Saturday, June 10, 2017

Hemingway and Writing

Three new biographical studies of Ernest Hemingway are out, even though they may not be needed.  The life of this overly celebrated writer has been thoroughly researched by many others.  I am more interested in the writer than the man who became a brand name.

Hemingway remains, says Fintan O'Toole in the current New York Review of Books, a fascinating object of study: behind his "outlandish public image," O'Toole says, is a trauma caused by World War I and a complex sexuality that resulted in a hypermasculine swagger that I have commented on before. He became, in the words of his third wife, a "loathsome human being."

But was he also a genius?  How influential is he today as a writer?  Well, he has been a major influence on the modern short story, especially its style; he was a master of the story form and produced at least three significant novels (The Sun Also Rises, A Farewell to Arms, and Old Man and the Sea) that reflect his cold-blooded view of human life in memorable tough-guy prose. Although he re-defined American prose fiction in the mid-20th century, he also wrote much that was disappointingly mediocre, the result probably of his drinking and multiple injuries.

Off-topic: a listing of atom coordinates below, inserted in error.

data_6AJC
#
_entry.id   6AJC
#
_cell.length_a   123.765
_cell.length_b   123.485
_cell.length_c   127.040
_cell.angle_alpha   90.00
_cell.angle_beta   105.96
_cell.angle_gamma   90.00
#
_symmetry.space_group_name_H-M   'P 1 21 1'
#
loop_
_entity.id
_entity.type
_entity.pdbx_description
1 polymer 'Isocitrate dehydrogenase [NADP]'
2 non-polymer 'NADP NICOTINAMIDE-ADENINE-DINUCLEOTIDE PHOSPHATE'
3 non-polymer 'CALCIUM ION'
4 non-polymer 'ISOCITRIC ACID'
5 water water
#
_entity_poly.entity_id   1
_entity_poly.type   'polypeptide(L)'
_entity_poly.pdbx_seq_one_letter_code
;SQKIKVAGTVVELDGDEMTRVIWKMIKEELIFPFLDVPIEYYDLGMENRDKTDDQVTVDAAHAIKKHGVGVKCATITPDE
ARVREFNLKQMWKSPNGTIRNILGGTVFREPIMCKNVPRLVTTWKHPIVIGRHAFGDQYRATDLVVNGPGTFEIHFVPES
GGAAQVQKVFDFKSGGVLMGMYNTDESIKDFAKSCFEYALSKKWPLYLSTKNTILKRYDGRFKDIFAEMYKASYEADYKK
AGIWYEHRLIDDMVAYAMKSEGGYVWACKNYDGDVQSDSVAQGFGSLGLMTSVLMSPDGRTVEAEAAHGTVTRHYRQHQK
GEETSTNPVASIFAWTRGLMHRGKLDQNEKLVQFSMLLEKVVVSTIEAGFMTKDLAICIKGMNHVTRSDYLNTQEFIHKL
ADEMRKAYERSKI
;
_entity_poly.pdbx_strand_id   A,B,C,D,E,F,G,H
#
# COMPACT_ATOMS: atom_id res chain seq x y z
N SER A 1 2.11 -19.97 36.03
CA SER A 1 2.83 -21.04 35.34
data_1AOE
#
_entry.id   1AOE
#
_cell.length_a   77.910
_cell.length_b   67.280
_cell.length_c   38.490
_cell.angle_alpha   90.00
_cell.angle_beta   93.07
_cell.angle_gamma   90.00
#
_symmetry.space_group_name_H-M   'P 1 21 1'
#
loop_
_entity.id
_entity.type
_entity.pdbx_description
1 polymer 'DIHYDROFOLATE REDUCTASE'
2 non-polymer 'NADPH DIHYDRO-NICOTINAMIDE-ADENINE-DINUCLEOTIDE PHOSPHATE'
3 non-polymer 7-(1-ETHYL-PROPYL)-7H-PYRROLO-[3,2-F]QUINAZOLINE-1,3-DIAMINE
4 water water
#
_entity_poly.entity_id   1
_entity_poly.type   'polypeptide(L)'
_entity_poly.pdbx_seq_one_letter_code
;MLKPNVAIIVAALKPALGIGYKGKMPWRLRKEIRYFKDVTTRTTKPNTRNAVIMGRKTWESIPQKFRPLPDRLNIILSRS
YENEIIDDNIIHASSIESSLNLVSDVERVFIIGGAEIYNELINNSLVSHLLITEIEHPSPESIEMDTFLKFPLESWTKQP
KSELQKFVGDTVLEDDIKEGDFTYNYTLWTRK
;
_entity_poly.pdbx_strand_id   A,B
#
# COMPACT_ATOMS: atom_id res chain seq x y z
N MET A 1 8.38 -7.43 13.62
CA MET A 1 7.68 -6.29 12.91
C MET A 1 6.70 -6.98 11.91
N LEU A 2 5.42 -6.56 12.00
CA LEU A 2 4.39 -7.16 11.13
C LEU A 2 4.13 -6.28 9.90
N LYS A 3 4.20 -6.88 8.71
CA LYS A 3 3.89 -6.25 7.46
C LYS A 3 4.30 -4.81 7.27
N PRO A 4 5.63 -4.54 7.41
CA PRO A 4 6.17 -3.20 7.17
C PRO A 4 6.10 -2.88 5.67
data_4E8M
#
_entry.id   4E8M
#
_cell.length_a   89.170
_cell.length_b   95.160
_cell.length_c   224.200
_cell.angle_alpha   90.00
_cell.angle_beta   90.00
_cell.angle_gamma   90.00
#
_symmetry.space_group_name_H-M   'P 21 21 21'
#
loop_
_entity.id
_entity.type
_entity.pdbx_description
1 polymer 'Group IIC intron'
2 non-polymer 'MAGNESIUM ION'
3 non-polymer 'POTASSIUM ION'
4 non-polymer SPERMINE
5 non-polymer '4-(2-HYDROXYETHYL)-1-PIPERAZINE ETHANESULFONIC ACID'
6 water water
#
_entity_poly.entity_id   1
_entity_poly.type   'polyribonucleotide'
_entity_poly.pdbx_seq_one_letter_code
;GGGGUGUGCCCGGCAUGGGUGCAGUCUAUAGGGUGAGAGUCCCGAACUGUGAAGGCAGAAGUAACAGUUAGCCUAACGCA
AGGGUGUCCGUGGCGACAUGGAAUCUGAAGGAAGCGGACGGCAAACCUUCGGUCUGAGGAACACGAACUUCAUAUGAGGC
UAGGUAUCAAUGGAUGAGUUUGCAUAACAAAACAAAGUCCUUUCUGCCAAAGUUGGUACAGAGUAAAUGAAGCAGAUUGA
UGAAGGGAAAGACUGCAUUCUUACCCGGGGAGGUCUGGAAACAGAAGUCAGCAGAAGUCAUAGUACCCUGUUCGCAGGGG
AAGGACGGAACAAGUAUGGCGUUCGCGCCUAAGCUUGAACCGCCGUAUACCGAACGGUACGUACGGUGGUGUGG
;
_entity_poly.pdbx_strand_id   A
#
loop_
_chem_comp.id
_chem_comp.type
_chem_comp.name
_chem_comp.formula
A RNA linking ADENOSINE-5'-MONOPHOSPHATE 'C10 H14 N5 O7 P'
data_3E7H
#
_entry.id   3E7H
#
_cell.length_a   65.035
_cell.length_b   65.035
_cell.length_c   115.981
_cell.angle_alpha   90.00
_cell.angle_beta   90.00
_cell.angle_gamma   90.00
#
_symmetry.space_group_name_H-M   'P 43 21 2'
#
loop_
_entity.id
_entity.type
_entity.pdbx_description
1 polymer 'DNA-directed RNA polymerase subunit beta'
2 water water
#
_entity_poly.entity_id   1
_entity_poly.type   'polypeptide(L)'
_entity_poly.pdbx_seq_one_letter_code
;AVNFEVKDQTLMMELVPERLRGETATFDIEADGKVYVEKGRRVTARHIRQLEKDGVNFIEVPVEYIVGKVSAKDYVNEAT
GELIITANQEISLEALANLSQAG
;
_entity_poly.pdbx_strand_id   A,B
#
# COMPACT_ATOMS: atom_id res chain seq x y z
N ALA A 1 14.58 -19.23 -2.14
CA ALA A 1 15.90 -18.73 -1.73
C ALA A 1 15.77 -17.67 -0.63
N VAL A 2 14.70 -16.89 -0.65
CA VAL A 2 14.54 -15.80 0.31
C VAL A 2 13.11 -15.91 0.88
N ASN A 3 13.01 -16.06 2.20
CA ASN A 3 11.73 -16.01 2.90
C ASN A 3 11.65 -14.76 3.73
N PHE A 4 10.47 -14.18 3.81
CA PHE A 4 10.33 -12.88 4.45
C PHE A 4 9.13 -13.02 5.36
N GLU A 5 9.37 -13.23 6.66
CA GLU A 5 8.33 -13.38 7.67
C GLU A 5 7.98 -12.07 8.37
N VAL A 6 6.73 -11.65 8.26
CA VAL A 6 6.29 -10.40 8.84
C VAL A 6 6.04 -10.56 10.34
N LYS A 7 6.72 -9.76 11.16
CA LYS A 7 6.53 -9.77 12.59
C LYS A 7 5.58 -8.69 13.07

Still, in his prime, Hemingway was a serious reader and fine craftsman who gave some valuable advice to writers.  Having revised the ending of A Farewell to Arms 39 times, as he said in an interview, he reminds us of the importance of crafting each sentence carefully and revising the resulting paragraph.

Revise endlessly, he said: "The main thing is to know what to leave out."
He mastered the iceberg theory of literature whereby three-fourths of what happens in a story is unstated, implied, as in his famous six-word story: "For sale: Baby shoes, never worn."

"The way you can tell if you are good," he said, "is by what you can throw away."  He claimed to throw away nine out of ten stories he wrote.

Since all style is personal, he said, "don't ever imitate anybody."  Writers, of course, steal ideas freely from one another but not style, which has to suit the subject, as it does in Hemingway; it also reflects the author behind the words.

I think the wannabe author can learn many techniques from reading Hemingway, such as the use of dialogue to carry the action and the value of concise, understated sentences. His work is a reminder of the axiom that suggestion is more powerful than statement.

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